The ASA code [51] and the original Very Fast Simulated Reannealing (VFSR) code [50] have been used by many researchers, including the author in a range of disciplines:

4. Path-Integral Algorithms PATHINT and qPATHINT

4.1. Path Integral in Stratonovich (Midpoint) Representation

The path integral in the Feynman (midpoint) representation is used to examine discretization issues in time-dependent nonlinear systems [75,76,77]. (N.b. g in D M implies a prepoint evaluation.) Unless explicitly stated, the Einstein summation convention is used which implies repeated indices signify summation; bars | | imply no summation.
P [ M t | M t 0 ] d M ( t ) = D M exp min t 0 t d t L δ M ( t 0 ) = M 0 δ M ( t ) = M t D M = lim u ρ = 1 u + 1 g 1 / 2 G ( 2 π θ ) 1 / 2 d M ρ G L ( M ˙ G , M G , t ) = 1 2 ( M ˙ G h G ) g G G ( M ˙ G h G ) + 1 2 h ; G G + R / 6 V M ˙ G ( t ) M ρ + 1 G M ρ G , M G ( t ) 1 2 ( M ρ + 1 G + M ρ G ) , [ ] , G = [ ] M G h G = g G 1 2 g 1 / 2 ( g 1 / 2 g G G ) , G , h ; G G = h , G G + Γ G F F h G = g 1 / 2 ( g 1 / 2 h G ) , G g G G = ( g G G ) 1 , g = det ( g G G ) Γ J K F g L F [ J K , L ] = g L F ( g J L , K + g K L , J g J K , L ) R = g J L R J L = g J L g J K R F J K L R F J K L = 1 2 ( g F K , J L g J K , F L g F L , J K + g J L , F K ) + g M N ( Γ F K M Γ J L N Γ F L M Γ J K N )
Non-constant diffusions add terms to drifts, and a Riemannian-curvature potential R / 6 is induced for dimension > 1 in the Stratonovich/Feynman discretization.

4.2. Path Integral in Ito (Prepoint) Representation

In the Ito (prepoint) representation:
P [ M t | M t 0 ] d M ( t ) = D M exp min t 0 t d t L δ M ( t 0 ) = M 0 δ M ( t ) = M t D M = lim u ρ = 1 u + 1 g 1 / 2 G ( 2 π Δ t ) 1 / 2 d M ρ G L ( M ˙ G , M G , t ) = 1 2 ( M ˙ G g G ) g G G ( M ˙ G g G ) + R / 6 M ˙ G ( t ) M ρ + 1 G M ρ G , M G ( t ) M ρ G ( g G G ) = ( g G G ) 1 , g = det ( g G G )
Here the diagonal diffusions are g | G G | and the drifts are g G .

4.3. Path-Integral Riemannian Geometry

The midpoint derivation derives a Riemannian geometry with metric defined by the inverse of the covariance matrix
g G G = ( g G G ) 1
and where R is the Riemannian curvature
R = g J L R J L = g J L g J K R F J K L
An Ito prepoint discretization for the same probability distribution P gives a simpler algebraic form,
M ( t ¯ s ) = M ( t s ) L = 1 2 ( d M G / d t g G ) g G G ( d M G / d t g G ) V
but the Lagrangian L so specified does not satisfy a variational principle useful for moderate to large noise. Its variational principle is only useful in the weak-noise limit. This often means that finer meshes are required.

4.4. Three Approaches Are Mathematically Equivalent

Three basic different approaches are mathematically equivalent:
(a)
Fokker-Planck/Chapman-Kolmogorov partial-differential equations
(b)
Langevin coupled stochastic-differential equations
(c)
Lagrangian or Hamiltonian path-integrals
All three are described here as many researchers are familiar with at least one of these approaches to complex systems.
The path-integral approach is useful to define intuitive physical variables from the Lagrangian L in terms of underlying variables M G :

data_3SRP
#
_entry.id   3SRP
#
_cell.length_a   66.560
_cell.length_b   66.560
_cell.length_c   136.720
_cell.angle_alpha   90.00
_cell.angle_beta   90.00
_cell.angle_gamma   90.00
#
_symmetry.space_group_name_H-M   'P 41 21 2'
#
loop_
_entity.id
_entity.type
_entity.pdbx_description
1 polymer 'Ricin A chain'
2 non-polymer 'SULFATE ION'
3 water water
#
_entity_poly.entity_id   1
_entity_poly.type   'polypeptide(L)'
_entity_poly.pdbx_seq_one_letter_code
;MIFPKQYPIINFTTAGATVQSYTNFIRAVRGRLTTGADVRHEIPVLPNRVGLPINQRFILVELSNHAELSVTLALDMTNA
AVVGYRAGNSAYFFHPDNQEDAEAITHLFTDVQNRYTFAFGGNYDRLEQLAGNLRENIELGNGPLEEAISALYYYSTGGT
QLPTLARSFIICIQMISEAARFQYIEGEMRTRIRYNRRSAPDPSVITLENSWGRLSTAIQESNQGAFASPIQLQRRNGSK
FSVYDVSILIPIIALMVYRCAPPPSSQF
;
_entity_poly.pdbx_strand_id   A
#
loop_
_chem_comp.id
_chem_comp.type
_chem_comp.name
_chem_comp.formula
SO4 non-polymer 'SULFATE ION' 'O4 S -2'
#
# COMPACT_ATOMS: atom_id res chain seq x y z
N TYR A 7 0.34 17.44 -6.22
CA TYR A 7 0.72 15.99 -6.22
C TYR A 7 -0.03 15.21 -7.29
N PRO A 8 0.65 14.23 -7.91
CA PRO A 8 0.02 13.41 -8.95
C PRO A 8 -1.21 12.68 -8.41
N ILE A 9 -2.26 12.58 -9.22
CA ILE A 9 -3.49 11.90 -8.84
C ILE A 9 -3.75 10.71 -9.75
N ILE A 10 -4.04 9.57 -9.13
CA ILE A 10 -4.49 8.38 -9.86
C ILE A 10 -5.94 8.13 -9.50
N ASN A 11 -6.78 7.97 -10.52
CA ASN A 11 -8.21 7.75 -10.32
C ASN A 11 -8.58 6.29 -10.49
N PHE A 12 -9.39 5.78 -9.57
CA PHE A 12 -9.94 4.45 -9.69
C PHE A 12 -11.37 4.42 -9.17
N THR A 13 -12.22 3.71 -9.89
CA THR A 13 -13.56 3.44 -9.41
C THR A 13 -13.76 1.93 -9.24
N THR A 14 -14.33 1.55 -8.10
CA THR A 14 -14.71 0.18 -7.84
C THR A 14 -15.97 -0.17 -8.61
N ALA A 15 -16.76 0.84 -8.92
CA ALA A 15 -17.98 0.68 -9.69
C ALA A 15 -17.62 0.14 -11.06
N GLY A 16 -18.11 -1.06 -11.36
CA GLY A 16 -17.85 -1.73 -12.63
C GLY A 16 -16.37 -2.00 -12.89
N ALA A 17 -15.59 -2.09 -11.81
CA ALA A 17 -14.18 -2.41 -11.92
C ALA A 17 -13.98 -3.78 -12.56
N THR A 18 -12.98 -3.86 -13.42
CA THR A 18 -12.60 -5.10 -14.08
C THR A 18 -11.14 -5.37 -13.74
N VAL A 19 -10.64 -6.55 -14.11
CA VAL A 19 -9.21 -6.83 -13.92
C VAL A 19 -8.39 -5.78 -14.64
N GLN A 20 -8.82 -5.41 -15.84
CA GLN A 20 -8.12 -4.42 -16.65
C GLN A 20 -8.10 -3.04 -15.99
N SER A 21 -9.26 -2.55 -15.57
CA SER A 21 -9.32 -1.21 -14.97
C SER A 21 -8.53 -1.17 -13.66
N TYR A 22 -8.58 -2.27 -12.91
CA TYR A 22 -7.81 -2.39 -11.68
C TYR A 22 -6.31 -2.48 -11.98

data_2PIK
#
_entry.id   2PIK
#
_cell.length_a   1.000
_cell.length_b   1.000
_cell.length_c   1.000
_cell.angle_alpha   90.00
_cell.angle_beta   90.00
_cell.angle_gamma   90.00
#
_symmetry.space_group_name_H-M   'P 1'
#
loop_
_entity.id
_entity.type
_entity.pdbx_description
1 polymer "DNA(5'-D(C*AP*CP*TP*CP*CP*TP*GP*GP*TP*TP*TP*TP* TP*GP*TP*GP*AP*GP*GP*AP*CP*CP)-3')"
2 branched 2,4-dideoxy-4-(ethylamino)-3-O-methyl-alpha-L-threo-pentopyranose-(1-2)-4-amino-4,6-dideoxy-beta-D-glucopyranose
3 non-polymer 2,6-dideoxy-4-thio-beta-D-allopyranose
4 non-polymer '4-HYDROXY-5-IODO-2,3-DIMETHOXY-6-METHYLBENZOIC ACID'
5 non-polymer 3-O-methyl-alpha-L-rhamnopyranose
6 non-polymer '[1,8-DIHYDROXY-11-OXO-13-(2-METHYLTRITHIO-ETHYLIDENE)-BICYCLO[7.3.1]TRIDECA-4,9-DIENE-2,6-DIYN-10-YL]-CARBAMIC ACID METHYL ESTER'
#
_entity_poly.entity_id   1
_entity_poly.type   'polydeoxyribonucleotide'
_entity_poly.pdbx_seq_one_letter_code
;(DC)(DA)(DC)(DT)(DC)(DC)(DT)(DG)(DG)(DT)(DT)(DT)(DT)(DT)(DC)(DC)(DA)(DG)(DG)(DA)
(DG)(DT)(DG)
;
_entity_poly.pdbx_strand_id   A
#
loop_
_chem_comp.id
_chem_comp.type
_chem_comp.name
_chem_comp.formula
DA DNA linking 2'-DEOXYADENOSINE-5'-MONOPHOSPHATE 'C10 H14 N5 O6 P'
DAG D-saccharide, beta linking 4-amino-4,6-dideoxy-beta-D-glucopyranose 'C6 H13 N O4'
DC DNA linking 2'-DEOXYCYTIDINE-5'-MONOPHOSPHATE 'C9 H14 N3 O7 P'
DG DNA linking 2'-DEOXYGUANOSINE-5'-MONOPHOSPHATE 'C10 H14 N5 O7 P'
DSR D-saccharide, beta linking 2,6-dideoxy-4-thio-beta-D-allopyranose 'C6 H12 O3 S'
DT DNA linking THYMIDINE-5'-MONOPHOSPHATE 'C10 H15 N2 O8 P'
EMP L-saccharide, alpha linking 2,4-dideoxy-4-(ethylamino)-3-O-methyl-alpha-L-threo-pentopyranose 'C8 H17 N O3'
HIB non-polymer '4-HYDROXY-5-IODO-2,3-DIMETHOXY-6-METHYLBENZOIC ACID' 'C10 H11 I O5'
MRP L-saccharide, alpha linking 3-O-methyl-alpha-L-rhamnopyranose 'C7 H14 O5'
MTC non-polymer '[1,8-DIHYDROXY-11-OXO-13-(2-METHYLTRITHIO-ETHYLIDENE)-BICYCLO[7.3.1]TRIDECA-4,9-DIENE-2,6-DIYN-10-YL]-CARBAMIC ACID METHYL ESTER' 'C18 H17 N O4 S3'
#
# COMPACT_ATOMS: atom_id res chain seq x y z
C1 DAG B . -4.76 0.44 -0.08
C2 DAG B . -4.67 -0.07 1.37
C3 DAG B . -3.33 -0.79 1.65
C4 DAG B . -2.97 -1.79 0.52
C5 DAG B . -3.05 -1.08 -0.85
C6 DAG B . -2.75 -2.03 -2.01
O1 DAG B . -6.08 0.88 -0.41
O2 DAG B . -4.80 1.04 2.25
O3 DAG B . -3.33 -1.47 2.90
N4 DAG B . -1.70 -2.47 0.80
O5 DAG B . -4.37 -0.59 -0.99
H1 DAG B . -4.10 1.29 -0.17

Momentum : Π G = L ( M G / t ) Mass : g G G = L ( M G / t ) ( M G / t ) Force : L M G F = m a : δ L = 0 = L M G t L ( M G / t )
Differentiation especially of noisy systems often introduces more noise. The path-integral often gives superior numerical performance because integration is a smoothing process.

4.4.1. Stochastic Differential Equation (SDE)

The Stratonovich (midpoint discretized) Langevin equations can be analyzed in terms of the Wiener process d W i . This can be developed with Gaussian noise η i = d W i / d t , with some care taken in the limit of small d t .
d M G = f G t , M ( t ) d t + g ^ i G t , M ( t ) d W i M ˙ G ( t ) = f G t , M ( t ) + g ^ i G t , M ( t ) η i ( t ) d W i η i d t M = { M G ; G = 1 , , Λ } η = { η i ; i = 1 , , N } M ˙ G = d M G / d t < η j ( t ) > η = 0 , < η j ( t ) , η j ( t ) > η = δ j j δ ( t t )
η i represents Gaussian white noise.

4.4.2. Partial Differential Equation (PDE)

The Fokker-Planck, sometimes defines as Chapman-Kolmogorov, partial differential equation is:
P , t = 1 2 ( g G G P ) , G G ( g G P ) , G + V P P = < P η > η g G = f G + 1 2 g ^ i G g ^ i , G G g G G = g ^ i G g ^ i G ( ) , G = ( ) / M G
g G replaces f G in the SDE if the Ito (prepoint discretized) calculus is used. If boundary conditions are added as Lagrange multipliers, these enter as a “potential” V creating a Schrodinger-type equation.

4.5. PATHINT Applications

Path integrals and PATHINT have been applied across several disciplines, including combat simulations [78], neuroscience [6,24,33,72], finance [23,24,60,62,79,80,81], and other nonlinear systems [55,57,82].

4.6. PATHINT/qPATHINT Code

qPATHINT is an N-dimensional code developed to calculate the propagation of quantum variables in the presence of shocks. Many real systems propagate in the presence of sudden changes of state dependent on time. qPATHINT is based on the classical-physics code, PATHINT, which has been useful in several systems across several disciplines. Applications have been made to SMNI and Statistical Mechanics of Financal Markets (SMFM) [23,24,80].
To numerically calculate the path integral for serial changes in time, standard Monte Carlo techniques generally are not useful. PATHINT was originally developed for this purpose. The PATHINT C code of about 7500 lines of code using the GCC C-compiler was rewritten to use double complex variables instead of double variables, and further developed for arbitrary N dimensions, creating qPATHINT. The outline of the code is described here for classical or quantum systems, using generic coordinates q [23,79,80]: